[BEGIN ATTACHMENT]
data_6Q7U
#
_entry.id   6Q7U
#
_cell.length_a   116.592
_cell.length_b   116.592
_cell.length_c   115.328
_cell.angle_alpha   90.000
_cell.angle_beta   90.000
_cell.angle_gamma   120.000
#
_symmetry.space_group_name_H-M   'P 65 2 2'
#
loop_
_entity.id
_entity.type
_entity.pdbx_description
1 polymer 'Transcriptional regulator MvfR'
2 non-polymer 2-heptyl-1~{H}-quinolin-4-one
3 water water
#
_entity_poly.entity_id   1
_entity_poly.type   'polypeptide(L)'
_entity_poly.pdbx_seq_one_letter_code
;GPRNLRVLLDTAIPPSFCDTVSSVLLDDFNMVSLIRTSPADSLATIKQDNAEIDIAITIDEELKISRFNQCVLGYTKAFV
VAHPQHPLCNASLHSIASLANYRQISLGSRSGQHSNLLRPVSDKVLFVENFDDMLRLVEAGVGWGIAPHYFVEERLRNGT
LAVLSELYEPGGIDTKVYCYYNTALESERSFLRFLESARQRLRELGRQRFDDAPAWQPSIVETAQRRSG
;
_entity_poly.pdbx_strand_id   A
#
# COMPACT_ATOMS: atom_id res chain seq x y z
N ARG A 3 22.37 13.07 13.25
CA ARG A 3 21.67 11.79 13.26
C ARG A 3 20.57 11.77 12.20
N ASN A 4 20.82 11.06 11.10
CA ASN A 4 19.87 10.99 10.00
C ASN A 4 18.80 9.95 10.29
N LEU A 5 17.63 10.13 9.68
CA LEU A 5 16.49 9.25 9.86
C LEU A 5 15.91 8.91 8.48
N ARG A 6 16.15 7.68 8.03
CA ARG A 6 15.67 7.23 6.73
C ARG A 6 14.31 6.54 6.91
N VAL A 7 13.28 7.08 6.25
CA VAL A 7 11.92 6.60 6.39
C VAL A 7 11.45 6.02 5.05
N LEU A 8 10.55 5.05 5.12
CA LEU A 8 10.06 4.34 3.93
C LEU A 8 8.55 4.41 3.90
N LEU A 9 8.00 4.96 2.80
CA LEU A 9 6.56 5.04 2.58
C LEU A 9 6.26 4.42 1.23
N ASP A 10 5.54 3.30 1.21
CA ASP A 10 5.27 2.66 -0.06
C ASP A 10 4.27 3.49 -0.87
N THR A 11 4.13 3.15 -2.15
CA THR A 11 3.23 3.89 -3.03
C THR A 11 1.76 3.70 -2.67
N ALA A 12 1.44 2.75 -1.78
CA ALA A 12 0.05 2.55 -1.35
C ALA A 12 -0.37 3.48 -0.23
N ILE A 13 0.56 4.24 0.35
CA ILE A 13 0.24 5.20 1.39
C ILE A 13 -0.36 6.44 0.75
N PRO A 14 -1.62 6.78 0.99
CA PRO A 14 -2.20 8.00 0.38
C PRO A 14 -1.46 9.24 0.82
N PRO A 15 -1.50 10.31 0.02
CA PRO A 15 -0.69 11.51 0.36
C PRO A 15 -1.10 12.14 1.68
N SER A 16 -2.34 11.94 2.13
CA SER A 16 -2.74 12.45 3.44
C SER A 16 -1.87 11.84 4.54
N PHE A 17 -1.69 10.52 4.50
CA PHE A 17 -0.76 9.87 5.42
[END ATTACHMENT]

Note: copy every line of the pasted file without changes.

data_6Q7U
#
_entry.id   6Q7U
#
_cell.length_a   116.592
_cell.length_b   116.592
_cell.length_c   115.328
_cell.angle_alpha   90.000
_cell.angle_beta   90.000
_cell.angle_gamma   120.000
#
_symmetry.space_group_name_H-M   'P 65 2 2'
#
loop_
_entity.id
_entity.type
_entity.pdbx_description
1 polymer 'Transcriptional regulator MvfR'
2 non-polymer 2-heptyl-1~{H}-quinolin-4-one
3 water water
#
_entity_poly.entity_id   1
_entity_poly.type   'polypeptide(L)'
_entity_poly.pdbx_seq_one_letter_code
;GPRNLRVLLDTAIPPSFCDTVSSVLLDDFNMVSLIRTSPADSLATIKQDNAEIDIAITIDEELKISRFNQCVLGYTKAFV
VAHPQHPLCNASLHSIASLANYRQISLGSRSGQHSNLLRPVSDKVLFVENFDDMLRLVEAGVGWGIAPHYFVEERLRNGT
LAVLSELYEPGGIDTKVYCYYNTALESERSFLRFLESARQRLRELGRQRFDDAPAWQPSIVETAQRRSG
;
_entity_poly.pdbx_strand_id   A
#
# COMPACT_ATOMS: atom_id res chain seq x y z
N ARG A 3 22.37 13.07 13.25
CA ARG A 3 21.67 11.79 13.26
C ARG A 3 20.57 11.77 12.20
N ASN A 4 20.82 11.06 11.10
CA ASN A 4 19.87 10.99 10.00
C ASN A 4 18.80 9.95 10.29
N LEU A 5 17.63 10.13 9.68
CA LEU A 5 16.49 9.25 9.86
C LEU A 5 15.91 8.91 8.48
N ARG A 6 16.15 7.68 8.03
CA ARG A 6 15.67 7.23 6.73
C ARG A 6 14.31 6.54 6.91
N VAL A 7 13.28 7.08 6.25
CA VAL A 7 11.92 6.60 6.39
C VAL A 7 11.45 6.02 5.05
N LEU A 8 10.55 5.05 5.12
CA LEU A 8 10.06 4.34 3.93
C LEU A 8 8.55 4.41 3.90
N LEU A 9 8.00 4.96 2.80
CA LEU A 9 6.56 5.04 2.58
C LEU A 9 6.26 4.42 1.23
N ASP A 10 5.54 3.30 1.21
CA ASP A 10 5.27 2.66 -0.06
C ASP A 10 4.27 3.49 -0.87
N THR A 11 4.13 3.15 -2.15
CA THR A 11 3.23 3.89 -3.03
C THR A 11 1.76 3.70 -2.67
N ALA A 12 1.44 2.75 -1.78
CA ALA A 12 0.05 2.55 -1.35
C ALA A 12 -0.37 3.48 -0.23
N ILE A 13 0.56 4.24 0.35
CA ILE A 13 0.24 5.20 1.39
C ILE A 13 -0.36 6.44 0.75
N PRO A 14 -1.62 6.78 0.99
CA PRO A 14 -2.20 8.00 0.38
C PRO A 14 -1.46 9.24 0.82
N PRO A 15 -1.50 10.31 0.02
CA PRO A 15 -0.69 11.51 0.36
C PRO A 15 -1.10 12.14 1.68
N SER A 16 -2.34 11.94 2.13
CA SER A 16 -2.74 12.45 3.44
C SER A 16 -1.87 11.84 4.54
N PHE A 17 -1.69 10.52 4.50
CA PHE A 17 -0.76 9.87 5.42